The most common question we receive at The Artist’s Partner is:
“What’s the difference between Kickstarter and Indiegogo?”
The similarities outweigh the differences. They are both crowdfunding platforms, meaning they:
- Facilitate raising money for creative projects through a webpage customized to your project where you can pre-sell your project for a set amount of time and a target dollar amount through a pitch video;
- Tell the project story through words and images
- Make the project and other rewards available
- Update backers through a blog.
However, there are some key differences that lead us to recommending one over the other, depending on the particular client’s circumstances.
1. All things equal, we typically use Kickstarter.
Kickstarter is the largest platform with the best brand recognition. This is important, because for your campaign to succeed, people will need to enter their credit card information on the internet.
2. For nonprofits, we typically use Indiegogo.
Through FirstGiving, Indiegogo makes tax-deductible pledges easy. For more information on all of the ins and outs of this program, visit the Indiegogo page dedicated to doing business with them as a non-profit.
3. For flexible funding, we go with Indiegogo.
Kickstarter is all-or-nothing: surpass your $ target – or you get zero. This may seem draconian, but it forces a higher level of organization, preparation, design, and drive that gives Kickstarter the brand edge.
However, sometimes circumstances are not ideal; we can’t launch the campaign at a good time of year, or we don’t have the full amount of time to prepare, or no-one has committed to the project as a significant financial benefactor. In these cases, we typically turn to Indiegogo because it has a flexible funding option. This means, for a higher percentage fee to Indiegogo, you can keep whatever money you raise even if it is below your monetary target.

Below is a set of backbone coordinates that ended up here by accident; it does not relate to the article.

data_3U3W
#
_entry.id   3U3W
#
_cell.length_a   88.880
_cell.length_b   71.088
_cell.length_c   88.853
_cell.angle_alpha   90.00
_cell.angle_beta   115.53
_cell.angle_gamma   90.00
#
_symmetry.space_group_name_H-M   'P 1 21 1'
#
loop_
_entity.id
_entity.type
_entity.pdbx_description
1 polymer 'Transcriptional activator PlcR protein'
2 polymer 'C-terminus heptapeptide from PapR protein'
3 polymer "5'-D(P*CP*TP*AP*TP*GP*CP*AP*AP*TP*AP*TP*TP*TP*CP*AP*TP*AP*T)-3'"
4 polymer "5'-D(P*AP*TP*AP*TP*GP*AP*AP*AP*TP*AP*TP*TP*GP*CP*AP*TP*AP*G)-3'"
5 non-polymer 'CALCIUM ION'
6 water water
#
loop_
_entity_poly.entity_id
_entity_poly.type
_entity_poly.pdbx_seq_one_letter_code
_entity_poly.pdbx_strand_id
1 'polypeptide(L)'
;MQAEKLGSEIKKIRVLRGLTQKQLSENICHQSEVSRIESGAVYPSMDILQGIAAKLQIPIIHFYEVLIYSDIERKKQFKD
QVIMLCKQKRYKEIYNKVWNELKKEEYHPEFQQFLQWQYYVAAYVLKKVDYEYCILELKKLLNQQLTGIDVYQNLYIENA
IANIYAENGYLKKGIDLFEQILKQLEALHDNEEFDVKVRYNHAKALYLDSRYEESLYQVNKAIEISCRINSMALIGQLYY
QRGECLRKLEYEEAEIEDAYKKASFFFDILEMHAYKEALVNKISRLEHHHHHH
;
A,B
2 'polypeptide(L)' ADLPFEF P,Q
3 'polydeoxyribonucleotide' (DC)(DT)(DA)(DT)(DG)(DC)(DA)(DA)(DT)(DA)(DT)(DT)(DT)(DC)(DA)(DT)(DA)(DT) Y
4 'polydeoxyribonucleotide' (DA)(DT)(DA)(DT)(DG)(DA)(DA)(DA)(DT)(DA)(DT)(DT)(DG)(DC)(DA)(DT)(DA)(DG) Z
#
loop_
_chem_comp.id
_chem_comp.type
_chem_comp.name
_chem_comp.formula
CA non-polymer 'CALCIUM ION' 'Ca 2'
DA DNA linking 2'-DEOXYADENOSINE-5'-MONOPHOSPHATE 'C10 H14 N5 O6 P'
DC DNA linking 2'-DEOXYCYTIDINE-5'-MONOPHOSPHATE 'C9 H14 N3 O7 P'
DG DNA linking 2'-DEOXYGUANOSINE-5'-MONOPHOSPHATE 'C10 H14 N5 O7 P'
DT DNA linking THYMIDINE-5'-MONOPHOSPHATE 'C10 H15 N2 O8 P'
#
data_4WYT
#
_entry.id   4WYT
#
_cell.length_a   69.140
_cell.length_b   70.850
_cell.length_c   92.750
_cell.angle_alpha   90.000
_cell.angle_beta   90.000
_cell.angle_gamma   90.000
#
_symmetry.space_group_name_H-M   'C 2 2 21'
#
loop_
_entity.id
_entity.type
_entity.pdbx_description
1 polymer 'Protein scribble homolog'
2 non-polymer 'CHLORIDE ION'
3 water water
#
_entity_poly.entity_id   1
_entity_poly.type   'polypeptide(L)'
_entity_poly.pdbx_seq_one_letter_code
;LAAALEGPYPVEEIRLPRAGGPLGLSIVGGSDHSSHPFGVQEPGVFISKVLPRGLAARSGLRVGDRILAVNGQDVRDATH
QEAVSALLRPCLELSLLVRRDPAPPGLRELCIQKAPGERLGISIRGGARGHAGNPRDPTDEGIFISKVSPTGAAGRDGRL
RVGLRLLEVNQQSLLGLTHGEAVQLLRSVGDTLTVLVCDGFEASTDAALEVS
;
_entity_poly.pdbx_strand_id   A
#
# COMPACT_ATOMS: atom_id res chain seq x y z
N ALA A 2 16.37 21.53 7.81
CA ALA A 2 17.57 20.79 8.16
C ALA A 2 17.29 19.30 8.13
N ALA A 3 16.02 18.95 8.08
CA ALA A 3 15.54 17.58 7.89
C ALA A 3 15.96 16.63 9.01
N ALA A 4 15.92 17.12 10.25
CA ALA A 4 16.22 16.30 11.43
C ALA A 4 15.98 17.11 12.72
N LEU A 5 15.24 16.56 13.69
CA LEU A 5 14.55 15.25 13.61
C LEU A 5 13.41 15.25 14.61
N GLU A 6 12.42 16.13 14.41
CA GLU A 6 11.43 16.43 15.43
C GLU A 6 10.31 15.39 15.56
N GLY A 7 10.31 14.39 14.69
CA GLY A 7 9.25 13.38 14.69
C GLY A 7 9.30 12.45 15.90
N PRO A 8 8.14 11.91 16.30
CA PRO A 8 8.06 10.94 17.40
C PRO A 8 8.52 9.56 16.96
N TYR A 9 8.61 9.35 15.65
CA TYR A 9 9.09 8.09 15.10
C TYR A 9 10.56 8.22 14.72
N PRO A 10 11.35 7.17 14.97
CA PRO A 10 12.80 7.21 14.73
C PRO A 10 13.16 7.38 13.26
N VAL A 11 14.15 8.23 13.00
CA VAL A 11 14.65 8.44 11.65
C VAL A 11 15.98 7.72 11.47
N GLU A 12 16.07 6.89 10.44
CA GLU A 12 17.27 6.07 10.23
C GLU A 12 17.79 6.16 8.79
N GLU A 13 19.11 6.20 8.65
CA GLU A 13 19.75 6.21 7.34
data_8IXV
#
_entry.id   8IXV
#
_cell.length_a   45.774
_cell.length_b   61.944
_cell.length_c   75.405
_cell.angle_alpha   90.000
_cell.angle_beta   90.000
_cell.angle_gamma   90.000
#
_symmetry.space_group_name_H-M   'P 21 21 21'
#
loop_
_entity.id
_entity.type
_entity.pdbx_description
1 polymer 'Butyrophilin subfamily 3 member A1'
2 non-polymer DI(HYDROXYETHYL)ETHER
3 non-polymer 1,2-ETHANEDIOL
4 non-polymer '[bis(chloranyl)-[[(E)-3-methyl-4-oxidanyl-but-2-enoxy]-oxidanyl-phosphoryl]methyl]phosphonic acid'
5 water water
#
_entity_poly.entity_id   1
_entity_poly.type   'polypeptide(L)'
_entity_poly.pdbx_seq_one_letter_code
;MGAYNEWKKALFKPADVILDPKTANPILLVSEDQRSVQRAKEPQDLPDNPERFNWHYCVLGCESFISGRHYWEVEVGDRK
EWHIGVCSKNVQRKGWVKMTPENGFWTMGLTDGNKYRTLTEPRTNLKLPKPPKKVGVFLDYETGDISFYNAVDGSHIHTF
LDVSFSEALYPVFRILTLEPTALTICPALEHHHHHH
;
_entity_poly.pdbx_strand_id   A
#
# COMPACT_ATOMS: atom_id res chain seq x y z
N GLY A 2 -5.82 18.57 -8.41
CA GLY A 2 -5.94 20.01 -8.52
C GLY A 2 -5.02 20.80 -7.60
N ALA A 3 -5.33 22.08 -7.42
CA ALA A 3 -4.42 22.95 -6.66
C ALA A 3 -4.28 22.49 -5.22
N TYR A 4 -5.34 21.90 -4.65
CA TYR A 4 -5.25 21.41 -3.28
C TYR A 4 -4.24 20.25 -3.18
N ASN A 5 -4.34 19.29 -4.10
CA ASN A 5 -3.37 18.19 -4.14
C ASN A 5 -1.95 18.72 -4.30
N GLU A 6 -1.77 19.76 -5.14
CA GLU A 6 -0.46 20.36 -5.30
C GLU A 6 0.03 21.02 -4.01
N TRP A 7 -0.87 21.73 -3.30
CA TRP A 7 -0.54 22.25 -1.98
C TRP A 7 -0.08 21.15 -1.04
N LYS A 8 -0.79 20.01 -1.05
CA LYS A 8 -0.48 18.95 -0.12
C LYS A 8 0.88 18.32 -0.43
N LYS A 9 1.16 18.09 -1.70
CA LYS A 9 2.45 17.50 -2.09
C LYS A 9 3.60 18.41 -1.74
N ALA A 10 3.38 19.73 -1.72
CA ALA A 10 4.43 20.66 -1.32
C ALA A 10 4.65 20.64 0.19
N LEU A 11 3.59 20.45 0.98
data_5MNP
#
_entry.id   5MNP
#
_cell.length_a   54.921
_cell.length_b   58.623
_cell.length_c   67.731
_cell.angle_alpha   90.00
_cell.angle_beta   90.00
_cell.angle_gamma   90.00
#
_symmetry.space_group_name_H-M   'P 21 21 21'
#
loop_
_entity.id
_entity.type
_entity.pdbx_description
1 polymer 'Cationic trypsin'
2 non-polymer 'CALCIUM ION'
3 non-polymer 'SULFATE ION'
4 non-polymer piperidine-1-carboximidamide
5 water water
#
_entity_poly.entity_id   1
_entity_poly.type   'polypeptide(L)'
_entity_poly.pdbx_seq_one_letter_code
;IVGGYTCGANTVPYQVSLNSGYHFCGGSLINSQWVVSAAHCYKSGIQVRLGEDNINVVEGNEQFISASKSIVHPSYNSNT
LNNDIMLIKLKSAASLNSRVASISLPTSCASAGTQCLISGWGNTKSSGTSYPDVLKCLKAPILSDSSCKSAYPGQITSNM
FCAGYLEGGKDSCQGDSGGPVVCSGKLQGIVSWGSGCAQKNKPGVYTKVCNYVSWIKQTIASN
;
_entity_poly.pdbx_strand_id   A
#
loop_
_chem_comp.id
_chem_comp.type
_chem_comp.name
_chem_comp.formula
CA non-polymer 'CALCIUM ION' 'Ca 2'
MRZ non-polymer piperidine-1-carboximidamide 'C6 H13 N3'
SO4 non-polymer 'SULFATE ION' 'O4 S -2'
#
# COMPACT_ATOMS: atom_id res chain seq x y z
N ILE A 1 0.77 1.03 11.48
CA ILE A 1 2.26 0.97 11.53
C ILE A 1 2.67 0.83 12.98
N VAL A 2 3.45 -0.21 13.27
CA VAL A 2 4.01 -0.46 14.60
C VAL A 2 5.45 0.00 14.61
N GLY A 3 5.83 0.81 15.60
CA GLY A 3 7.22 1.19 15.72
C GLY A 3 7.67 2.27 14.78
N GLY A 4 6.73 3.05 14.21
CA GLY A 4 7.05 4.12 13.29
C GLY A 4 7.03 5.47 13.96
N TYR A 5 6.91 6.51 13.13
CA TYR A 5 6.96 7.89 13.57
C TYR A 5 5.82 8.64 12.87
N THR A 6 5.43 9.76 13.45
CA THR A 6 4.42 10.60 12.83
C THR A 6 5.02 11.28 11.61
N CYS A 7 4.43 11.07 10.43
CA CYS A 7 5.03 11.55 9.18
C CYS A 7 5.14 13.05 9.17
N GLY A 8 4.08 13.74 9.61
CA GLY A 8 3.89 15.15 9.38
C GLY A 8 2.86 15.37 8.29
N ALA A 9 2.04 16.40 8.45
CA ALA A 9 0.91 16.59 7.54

4. For nontraditional projects, we typically use Indiegogo.
Kickstarter is a stickler for what kinds of projects they allow – and what kinds of projects they don’t allow.
Indiegogo is much more open-ended. They include sports, small business, animals, health, environment, and other project categories that Kickstarter simply does not allow. Generally speaking, the spirit of Indiegogo is much more open-ended. For a project that does not fit Kickstarter’s strict categories, Indiegogo is a much more comfortable choice.
If you would like our recommendation on which platform to choose for your project, please fill out our Artist Questionnaire. We typically respond within two weeks. We look forward to hearing about your project!
4 thoughts on “How to succeed at crowdfunding: Kickstarter vs. Indiegogo”
Thank you for your to the point post, I appreciate it! I don’t have any questions today. Well done.
You’re most welcome, Luke! Thanks for reading!